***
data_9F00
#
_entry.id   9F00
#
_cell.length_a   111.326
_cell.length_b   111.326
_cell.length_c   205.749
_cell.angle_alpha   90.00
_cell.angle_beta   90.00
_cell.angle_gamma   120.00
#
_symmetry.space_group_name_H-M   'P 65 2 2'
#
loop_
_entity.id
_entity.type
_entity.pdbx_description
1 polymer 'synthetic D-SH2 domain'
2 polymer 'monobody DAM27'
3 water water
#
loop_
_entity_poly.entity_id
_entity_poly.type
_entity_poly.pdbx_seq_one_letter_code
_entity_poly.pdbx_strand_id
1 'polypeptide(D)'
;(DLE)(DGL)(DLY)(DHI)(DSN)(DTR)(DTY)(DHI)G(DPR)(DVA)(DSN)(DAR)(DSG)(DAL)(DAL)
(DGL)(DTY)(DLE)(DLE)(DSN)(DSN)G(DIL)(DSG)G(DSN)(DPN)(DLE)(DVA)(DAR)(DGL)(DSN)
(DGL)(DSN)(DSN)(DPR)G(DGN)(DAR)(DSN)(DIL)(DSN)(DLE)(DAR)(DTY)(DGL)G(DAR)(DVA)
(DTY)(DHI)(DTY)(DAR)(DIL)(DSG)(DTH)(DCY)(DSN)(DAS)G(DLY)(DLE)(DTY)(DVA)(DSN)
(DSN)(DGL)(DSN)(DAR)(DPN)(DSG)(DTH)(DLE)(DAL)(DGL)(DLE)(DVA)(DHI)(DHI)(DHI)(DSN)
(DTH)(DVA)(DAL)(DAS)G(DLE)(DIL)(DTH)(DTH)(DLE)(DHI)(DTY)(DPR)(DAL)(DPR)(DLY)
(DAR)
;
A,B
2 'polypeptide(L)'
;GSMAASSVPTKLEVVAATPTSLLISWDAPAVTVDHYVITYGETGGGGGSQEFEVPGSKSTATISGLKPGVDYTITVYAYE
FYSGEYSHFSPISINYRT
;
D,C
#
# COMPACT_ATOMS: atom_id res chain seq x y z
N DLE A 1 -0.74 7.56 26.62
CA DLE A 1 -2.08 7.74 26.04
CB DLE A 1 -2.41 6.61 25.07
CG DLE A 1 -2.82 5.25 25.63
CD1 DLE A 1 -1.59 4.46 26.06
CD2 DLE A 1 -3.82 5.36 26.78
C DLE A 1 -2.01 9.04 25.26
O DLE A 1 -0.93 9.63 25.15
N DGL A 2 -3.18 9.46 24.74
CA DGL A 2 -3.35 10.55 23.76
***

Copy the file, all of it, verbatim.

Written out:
data_9F00
#
_entry.id   9F00
#
_cell.length_a   111.326
_cell.length_b   111.326
_cell.length_c   205.749
_cell.angle_alpha   90.00
_cell.angle_beta   90.00
_cell.angle_gamma   120.00
#
_symmetry.space_group_name_H-M   'P 65 2 2'
#
loop_
_entity.id
_entity.type
_entity.pdbx_description
1 polymer 'synthetic D-SH2 domain'
2 polymer 'monobody DAM27'
3 water water
#
loop_
_entity_poly.entity_id
_entity_poly.type
_entity_poly.pdbx_seq_one_letter_code
_entity_poly.pdbx_strand_id
1 'polypeptide(D)'
;(DLE)(DGL)(DLY)(DHI)(DSN)(DTR)(DTY)(DHI)G(DPR)(DVA)(DSN)(DAR)(DSG)(DAL)(DAL)
(DGL)(DTY)(DLE)(DLE)(DSN)(DSN)G(DIL)(DSG)G(DSN)(DPN)(DLE)(DVA)(DAR)(DGL)(DSN)
(DGL)(DSN)(DSN)(DPR)G(DGN)(DAR)(DSN)(DIL)(DSN)(DLE)(DAR)(DTY)(DGL)G(DAR)(DVA)
(DTY)(DHI)(DTY)(DAR)(DIL)(DSG)(DTH)(DCY)(DSN)(DAS)G(DLY)(DLE)(DTY)(DVA)(DSN)
(DSN)(DGL)(DSN)(DAR)(DPN)(DSG)(DTH)(DLE)(DAL)(DGL)(DLE)(DVA)(DHI)(DHI)(DHI)(DSN)
(DTH)(DVA)(DAL)(DAS)G(DLE)(DIL)(DTH)(DTH)(DLE)(DHI)(DTY)(DPR)(DAL)(DPR)(DLY)
(DAR)
;
A,B
2 'polypeptide(L)'
;GSMAASSVPTKLEVVAATPTSLLISWDAPAVTVDHYVITYGETGGGGGSQEFEVPGSKSTATISGLKPGVDYTITVYAYE
FYSGEYSHFSPISINYRT
;
D,C
#
# COMPACT_ATOMS: atom_id res chain seq x y z
N DLE A 1 -0.74 7.56 26.62
CA DLE A 1 -2.08 7.74 26.04
CB DLE A 1 -2.41 6.61 25.07
CG DLE A 1 -2.82 5.25 25.63
CD1 DLE A 1 -1.59 4.46 26.06
CD2 DLE A 1 -3.82 5.36 26.78
C DLE A 1 -2.01 9.04 25.26
O DLE A 1 -0.93 9.63 25.15
N DGL A 2 -3.18 9.46 24.74
CA DGL A 2 -3.35 10.55 23.76